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Global Biogeography of Termites: A Compilation of Sources

  • David T. Jones
  • Paul Eggleton
Chapter

Abstract

Present day local termite assemblages, and the distribution patterns of the different evolutionary clades, result from long-term processes of diversification, radiation and dispersal, as well as the influence of contemporary environments. In the past four decades ecological studies of termites have been focussed on tropical forests and forest margins, and a corresponding theory of regional and global biogeography across the different biogeographical realms has emerged. What is now lacking is a comparison of the taxonomic and functional assemblage structures in habitats other than closed canopy tropical forest. To address this, we have compiled the generic assemblages of the five major biomes where termites occur (tropical rain forest, tropical savanna woodland, semi-desert, temperate woodland and temperate rain forest), designating and comparing 23 exemplar ecosystems around the world. The highest generic richness, with 62 genera, occurs in African Congolese rain forest, followed by Neotropical Guianan rain forest (55 genera), and then the Asian rain forest of northern Borneo (44 genera). The other three tropical rain forest sites, Madagascar, Australia and New Guinea, all have less than one third of the number of genera that occur in the Bornean rain forest. Of the six savanna woodland ecosystems, the African representative is the richest with 37 genera, followed by those of the Neotropics (25 genera) and Australia (24 genera). Temperate woodland and temperate rain forest ecosystems have the lowest richness, with three genera or fewer. The tropical semi-deserts have more genera than the temperate ecosystems. Soil- and humus-feeding termites have their highest generic richness in the African, Neotropical and Asian tropical rain forests, and decline across the other biomes. In contrast, wood-feeders are more evenly distributed across all the biomes. The evolution of different clades and their dispersal to other ecosystems are briefly discussed, and the implications for termite mediated decomposition are emphasised.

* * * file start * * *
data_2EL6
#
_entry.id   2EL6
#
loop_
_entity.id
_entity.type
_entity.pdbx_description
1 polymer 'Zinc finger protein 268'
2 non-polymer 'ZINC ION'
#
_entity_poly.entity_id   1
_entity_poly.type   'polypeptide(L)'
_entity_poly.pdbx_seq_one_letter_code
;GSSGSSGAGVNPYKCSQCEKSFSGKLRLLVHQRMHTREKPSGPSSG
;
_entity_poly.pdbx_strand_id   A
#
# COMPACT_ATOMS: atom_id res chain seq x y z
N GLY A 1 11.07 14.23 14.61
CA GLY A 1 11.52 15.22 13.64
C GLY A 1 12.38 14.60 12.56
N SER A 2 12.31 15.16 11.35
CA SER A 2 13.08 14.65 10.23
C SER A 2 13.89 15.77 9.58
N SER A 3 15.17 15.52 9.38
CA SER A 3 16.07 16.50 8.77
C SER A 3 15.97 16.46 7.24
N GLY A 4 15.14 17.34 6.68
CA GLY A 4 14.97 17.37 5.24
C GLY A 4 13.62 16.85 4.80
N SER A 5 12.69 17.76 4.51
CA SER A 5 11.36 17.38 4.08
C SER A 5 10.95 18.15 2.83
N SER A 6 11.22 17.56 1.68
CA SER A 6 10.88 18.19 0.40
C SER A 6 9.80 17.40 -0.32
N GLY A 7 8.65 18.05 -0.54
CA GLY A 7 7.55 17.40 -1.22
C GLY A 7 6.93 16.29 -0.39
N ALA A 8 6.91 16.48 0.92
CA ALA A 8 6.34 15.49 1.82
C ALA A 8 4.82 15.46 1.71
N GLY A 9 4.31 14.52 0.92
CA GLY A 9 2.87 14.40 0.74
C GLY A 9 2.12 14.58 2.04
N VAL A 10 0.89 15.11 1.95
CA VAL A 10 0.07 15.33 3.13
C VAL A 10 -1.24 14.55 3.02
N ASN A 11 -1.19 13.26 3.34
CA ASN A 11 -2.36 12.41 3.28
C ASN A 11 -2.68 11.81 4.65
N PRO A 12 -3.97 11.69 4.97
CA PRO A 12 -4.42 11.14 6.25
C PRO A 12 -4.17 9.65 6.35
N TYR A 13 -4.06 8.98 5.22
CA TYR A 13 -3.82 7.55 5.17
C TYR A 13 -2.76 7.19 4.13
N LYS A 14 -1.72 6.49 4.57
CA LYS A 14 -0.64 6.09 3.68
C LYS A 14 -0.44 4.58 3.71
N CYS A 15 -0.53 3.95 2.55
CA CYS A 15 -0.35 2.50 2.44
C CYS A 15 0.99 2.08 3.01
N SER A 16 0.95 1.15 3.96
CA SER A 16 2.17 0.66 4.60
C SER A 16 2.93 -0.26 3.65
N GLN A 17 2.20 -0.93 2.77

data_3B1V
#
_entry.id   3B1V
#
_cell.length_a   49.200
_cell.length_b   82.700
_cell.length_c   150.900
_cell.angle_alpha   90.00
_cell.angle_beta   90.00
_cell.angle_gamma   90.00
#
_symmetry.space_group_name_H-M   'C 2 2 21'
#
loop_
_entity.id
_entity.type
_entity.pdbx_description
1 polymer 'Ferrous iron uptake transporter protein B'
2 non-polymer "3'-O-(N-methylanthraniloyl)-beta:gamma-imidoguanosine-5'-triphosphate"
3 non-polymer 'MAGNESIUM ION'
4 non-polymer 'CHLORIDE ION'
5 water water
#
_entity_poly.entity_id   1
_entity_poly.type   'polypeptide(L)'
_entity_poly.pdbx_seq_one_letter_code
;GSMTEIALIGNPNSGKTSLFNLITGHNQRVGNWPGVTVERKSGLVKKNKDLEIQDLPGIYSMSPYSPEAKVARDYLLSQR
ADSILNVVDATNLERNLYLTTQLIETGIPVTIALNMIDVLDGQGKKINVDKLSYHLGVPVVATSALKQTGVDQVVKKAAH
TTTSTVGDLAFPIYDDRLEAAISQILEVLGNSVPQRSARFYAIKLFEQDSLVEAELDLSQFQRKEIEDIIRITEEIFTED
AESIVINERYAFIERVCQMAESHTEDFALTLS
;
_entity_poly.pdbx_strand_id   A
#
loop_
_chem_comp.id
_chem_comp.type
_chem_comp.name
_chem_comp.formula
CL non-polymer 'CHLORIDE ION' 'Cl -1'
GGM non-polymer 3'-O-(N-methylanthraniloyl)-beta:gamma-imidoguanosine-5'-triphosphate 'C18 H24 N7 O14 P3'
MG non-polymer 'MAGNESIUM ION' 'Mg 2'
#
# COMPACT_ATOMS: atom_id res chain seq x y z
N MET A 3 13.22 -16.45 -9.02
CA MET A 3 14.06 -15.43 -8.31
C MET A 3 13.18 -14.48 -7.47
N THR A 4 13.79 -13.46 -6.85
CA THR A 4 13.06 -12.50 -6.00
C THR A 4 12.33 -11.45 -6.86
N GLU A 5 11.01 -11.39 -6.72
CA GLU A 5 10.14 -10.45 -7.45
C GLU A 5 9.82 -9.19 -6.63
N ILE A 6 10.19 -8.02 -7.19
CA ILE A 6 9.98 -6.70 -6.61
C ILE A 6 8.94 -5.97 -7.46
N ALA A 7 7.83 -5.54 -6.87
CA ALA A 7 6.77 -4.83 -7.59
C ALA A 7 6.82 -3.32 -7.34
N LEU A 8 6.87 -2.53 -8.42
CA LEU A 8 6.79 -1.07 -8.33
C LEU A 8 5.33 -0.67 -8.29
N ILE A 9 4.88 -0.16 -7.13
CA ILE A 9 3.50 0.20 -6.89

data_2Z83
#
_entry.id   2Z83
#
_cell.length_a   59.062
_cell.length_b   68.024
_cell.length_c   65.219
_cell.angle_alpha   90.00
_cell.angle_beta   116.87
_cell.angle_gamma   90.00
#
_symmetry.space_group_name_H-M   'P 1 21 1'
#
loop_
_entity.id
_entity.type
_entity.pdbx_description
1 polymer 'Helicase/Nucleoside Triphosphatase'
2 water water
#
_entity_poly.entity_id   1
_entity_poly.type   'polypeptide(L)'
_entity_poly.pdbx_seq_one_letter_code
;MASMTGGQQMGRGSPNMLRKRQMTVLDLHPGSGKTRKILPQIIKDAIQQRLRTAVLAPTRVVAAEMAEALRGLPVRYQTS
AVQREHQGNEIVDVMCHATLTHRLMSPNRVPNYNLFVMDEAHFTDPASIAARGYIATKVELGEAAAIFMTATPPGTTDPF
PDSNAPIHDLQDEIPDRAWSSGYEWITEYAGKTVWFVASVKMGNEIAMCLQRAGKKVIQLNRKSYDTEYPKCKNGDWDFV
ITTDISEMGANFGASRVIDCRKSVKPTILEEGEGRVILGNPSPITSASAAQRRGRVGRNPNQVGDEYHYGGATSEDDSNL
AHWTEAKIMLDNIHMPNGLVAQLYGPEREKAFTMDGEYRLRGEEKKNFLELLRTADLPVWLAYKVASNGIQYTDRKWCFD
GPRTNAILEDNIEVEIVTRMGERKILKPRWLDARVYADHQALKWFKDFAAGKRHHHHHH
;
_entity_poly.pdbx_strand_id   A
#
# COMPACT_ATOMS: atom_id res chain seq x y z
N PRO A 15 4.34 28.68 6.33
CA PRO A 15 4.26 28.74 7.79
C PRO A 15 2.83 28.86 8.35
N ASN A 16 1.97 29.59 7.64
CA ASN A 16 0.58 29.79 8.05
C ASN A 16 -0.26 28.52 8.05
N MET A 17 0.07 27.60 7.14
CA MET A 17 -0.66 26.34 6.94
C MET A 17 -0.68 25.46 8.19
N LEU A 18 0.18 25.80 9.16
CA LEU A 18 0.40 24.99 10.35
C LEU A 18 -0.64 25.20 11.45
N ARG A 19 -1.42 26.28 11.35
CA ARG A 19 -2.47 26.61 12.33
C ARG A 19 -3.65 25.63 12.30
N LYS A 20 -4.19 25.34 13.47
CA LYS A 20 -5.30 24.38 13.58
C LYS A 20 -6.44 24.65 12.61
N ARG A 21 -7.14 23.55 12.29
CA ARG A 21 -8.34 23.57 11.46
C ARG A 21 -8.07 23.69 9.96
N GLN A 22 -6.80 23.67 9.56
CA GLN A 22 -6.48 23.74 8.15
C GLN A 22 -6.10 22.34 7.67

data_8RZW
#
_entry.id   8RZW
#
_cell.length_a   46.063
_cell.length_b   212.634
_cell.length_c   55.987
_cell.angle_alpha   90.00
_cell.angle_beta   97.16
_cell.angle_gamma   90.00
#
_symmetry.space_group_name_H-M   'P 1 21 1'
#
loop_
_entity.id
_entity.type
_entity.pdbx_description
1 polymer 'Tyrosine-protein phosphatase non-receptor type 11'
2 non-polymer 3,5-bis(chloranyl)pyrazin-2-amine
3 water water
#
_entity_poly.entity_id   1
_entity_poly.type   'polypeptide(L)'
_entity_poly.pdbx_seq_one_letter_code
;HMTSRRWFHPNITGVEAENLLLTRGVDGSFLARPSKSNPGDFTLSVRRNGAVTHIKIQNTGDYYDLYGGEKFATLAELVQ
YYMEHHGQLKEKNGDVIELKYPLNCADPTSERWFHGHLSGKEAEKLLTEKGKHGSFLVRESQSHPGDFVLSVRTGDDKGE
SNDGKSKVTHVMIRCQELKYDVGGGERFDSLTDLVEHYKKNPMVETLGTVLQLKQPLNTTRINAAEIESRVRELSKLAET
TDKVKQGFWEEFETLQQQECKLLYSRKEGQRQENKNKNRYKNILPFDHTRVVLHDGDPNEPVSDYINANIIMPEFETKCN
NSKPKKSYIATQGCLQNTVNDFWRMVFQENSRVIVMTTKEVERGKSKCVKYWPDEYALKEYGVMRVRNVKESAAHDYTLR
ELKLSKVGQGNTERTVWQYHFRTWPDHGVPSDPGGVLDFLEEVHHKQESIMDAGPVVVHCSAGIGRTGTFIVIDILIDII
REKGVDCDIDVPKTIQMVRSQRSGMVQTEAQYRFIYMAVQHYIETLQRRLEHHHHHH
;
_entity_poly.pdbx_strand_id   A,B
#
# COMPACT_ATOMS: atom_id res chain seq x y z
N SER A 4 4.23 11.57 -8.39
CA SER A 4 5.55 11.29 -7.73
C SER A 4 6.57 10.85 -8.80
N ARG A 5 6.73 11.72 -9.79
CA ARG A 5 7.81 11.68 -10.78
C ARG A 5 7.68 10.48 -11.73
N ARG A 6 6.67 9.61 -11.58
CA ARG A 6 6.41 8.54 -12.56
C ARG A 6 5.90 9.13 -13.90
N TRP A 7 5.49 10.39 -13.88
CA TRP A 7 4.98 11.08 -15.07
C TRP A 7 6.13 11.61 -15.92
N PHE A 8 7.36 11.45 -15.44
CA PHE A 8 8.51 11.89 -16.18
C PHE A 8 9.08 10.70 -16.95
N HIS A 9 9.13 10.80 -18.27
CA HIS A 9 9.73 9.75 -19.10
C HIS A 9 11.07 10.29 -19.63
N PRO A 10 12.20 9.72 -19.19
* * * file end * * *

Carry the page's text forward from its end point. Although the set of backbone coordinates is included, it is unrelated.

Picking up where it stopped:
Keywords

Rain Forest Tropical Rain Forest Assemblage Structure Generic Richness Termite Species 
These keywords were added by machine and not by the authors. This process is experimental and the keywords may be updated as the learning algorithm improves.

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Copyright information

© Springer Netherlands 2010

Authors and Affiliations

  1. 1.Soil Biodiversity Group, Department of EntomologyNatural History MuseumLondonUK
  2. 2.Termite Research Group and Soil Biodiversity Programme, Entomology DepartmentNatural History MuseumLondonUK

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